The Tea House excels when it comes to customer service but the food is right up there too.  Our favourite Tea House dishes are the crab cakes badia, massaman goat curry, Saffron pickled chilies and a wonderful espresso meringue dessert.

Entertainment will follow as the evening goes on: a small band takes to the stage and encourages everybody to get up for some dancing.

The Langi Langi (Nungwi)

Whether you stay in Nungwi is not the issue.  Just make it here and enjoy the beautiful setting and unbelievable food served at Langi Langi.

Sitting on stilts, this restaurant finds itself perched up over the turquoise waters.  By the time darkness falls you will find that the restaurant owners have done an incredible job of creating the perfect candlelit ambience.

If you want to impress your date or partner with a smaller budget than is necessary for the above restaurants, Langi Langi is the place to go. It blows away all the competitors in the area with feedback and reviews but as mentioned, the setting alone is what makes this a must see and awesome choice for things to do in Zanzibar.

If you’re not sure of what to order when you arrive, choose Shuka Shuka which is an incredible dish that was traditionally made for women when pregnant, although we are not exactly why.

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7. Full Moon Party at Kendwa Rocks

The Full Moon Party at Kendwa Rocks in Zanzibar Fire eaters at Zanzibar's Full Moon Party

Welcome to Zanzibar, home to white sandy beaches, blue paradise like waters and … the Full Moon party.

Yes, that’s right, every month you can head to the North Beaches and experience the Full Moon party on Kendwa Rocks. Much smaller than its namesake in Thailand (Koh Phangan), the Full Moon party on Zanzibar is held on the beachfront of a well-known hotel in Kendwa Resort.  Although it charges a relatively steep entrance fee (35,000 shillings/$15), it is one of the best things to do in Zanzibar.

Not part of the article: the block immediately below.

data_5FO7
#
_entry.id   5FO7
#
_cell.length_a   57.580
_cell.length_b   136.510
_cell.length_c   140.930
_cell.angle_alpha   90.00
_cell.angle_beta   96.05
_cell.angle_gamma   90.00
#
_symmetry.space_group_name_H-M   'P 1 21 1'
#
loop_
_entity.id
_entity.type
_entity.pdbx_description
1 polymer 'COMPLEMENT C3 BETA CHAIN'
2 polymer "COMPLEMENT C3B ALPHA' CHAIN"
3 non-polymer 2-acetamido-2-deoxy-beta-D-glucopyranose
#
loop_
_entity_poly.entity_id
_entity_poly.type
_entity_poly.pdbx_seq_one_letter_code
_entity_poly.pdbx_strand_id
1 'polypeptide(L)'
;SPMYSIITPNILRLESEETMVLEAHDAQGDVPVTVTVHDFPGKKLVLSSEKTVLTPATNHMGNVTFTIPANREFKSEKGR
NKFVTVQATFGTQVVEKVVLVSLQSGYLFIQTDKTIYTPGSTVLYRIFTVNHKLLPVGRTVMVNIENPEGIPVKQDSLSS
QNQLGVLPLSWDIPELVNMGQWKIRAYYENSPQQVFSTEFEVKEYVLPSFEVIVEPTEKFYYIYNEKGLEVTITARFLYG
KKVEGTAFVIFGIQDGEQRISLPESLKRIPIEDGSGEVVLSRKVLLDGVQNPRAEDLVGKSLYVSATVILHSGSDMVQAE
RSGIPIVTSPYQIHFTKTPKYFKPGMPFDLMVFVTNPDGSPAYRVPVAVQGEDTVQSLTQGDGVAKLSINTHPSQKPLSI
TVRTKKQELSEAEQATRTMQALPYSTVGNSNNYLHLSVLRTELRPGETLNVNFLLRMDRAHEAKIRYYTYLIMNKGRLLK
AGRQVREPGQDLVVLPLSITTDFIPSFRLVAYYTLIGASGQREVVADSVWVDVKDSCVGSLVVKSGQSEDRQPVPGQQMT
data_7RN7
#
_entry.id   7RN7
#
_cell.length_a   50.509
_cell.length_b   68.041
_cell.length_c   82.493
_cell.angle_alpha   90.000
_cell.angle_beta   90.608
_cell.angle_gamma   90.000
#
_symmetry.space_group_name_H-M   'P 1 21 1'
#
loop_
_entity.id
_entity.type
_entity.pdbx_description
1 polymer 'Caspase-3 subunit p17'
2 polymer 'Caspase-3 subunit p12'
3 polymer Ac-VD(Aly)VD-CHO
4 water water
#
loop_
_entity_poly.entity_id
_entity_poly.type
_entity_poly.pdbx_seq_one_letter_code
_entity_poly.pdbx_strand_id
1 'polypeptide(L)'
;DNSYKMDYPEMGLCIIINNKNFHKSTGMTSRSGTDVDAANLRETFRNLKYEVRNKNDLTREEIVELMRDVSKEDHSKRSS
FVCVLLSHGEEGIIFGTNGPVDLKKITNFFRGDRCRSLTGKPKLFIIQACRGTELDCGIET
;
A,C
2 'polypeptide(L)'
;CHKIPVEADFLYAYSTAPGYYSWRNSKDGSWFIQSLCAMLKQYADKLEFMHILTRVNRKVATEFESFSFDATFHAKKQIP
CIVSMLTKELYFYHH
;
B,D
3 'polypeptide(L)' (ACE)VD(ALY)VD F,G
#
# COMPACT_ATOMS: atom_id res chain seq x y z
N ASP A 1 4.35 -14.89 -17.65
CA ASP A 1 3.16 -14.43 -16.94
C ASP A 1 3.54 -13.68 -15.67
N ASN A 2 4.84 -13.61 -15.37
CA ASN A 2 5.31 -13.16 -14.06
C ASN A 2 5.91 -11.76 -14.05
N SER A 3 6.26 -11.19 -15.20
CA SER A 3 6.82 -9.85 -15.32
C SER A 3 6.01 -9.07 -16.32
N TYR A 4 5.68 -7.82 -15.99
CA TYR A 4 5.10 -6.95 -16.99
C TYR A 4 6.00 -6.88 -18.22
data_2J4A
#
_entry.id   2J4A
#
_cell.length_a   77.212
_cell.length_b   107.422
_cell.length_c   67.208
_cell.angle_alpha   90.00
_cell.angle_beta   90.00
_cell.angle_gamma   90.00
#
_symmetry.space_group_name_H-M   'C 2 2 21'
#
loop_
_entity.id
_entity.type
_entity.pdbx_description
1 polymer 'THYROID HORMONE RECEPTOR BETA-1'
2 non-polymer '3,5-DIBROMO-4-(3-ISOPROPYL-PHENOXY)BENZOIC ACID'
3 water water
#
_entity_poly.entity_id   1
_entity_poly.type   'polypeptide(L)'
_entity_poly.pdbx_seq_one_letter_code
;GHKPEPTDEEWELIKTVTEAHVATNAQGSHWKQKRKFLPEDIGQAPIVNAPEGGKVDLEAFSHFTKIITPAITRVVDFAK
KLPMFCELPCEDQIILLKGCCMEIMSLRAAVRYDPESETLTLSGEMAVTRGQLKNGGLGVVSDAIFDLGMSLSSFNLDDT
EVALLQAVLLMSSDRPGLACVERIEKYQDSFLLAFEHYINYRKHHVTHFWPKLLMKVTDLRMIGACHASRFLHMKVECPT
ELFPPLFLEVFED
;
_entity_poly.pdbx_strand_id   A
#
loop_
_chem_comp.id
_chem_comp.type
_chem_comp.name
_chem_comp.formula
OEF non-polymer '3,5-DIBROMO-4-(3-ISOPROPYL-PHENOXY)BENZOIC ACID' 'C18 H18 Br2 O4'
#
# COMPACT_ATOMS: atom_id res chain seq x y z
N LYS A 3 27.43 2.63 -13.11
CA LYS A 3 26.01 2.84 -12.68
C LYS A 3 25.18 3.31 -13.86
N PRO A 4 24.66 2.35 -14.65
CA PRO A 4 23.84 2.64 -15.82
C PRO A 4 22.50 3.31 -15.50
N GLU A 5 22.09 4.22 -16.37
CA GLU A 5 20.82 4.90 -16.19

One of the nice things about this party is that it is very much a local affair.  It showcases some of the best local singers, DJs and acts in Tanzania, which brings a cultural feel to an exciting event.  With several bars, a main stage, a large dance floor, fire-eaters, acrobats and a huge outdoor section comprising of tables and chairs on sand, the party is just as much a local favorite as it is with the backpackers of tourists who may be visiting.  

In fact, many Tanzanians come travel to Zanzibar from Dar es Salaam for the night.  And then there is the food afterward: Kendwa Rocks has vendors inside who can make some delicious kebabs and handmade wood fired pizzas.

 

8. More things to do in Zanzibar

Fresh nutmeg from a Zanzibar spice plantation The Mrembo Spa in Stone Town

Spice Plantation Tour

A Spice Tour is something that a lot of visitors decide to skip in favor with more beach time. But the Spice Islands are still overflowing with, erm, spice and a tour of a local plantation is a great way to see how Zanzibar became an important stop on the trade routes from the 18th century. 

Spices still grown on the island include cloves, vanilla, green pepper, nutmeg and cinnamon. Most tours include lunch along with an opportunity to sample the produce.  Plantations between Stone Town and the north beaches can be used as a good stopover point.  Allow 1-2 hours for your visit.  Colours of Zanzibar offer tours for c. USD20-30 per person

Mrembo Spa in Stone Town

Stone Town is not usually associated with Spa treatment but if you visit Mrembo Spa in the heart of the town, it’s likely you’ll change your preconceptions.

Although several massage shops find themselves along Gizenga Street, the number one place to go for a massage, pedicure, manicure and any type of cure, is Mrembo Spa on Cathedral Street. Narrow and confusing alleyways can make it difficult to find, but your perseverance will be rewarded.

Several smiling ladies are always adorning the small opening to this wonderful place and, as you step inside, the instant aroma is sure to convince you that you yourself will end up leaving the treatment behind with a huge smile.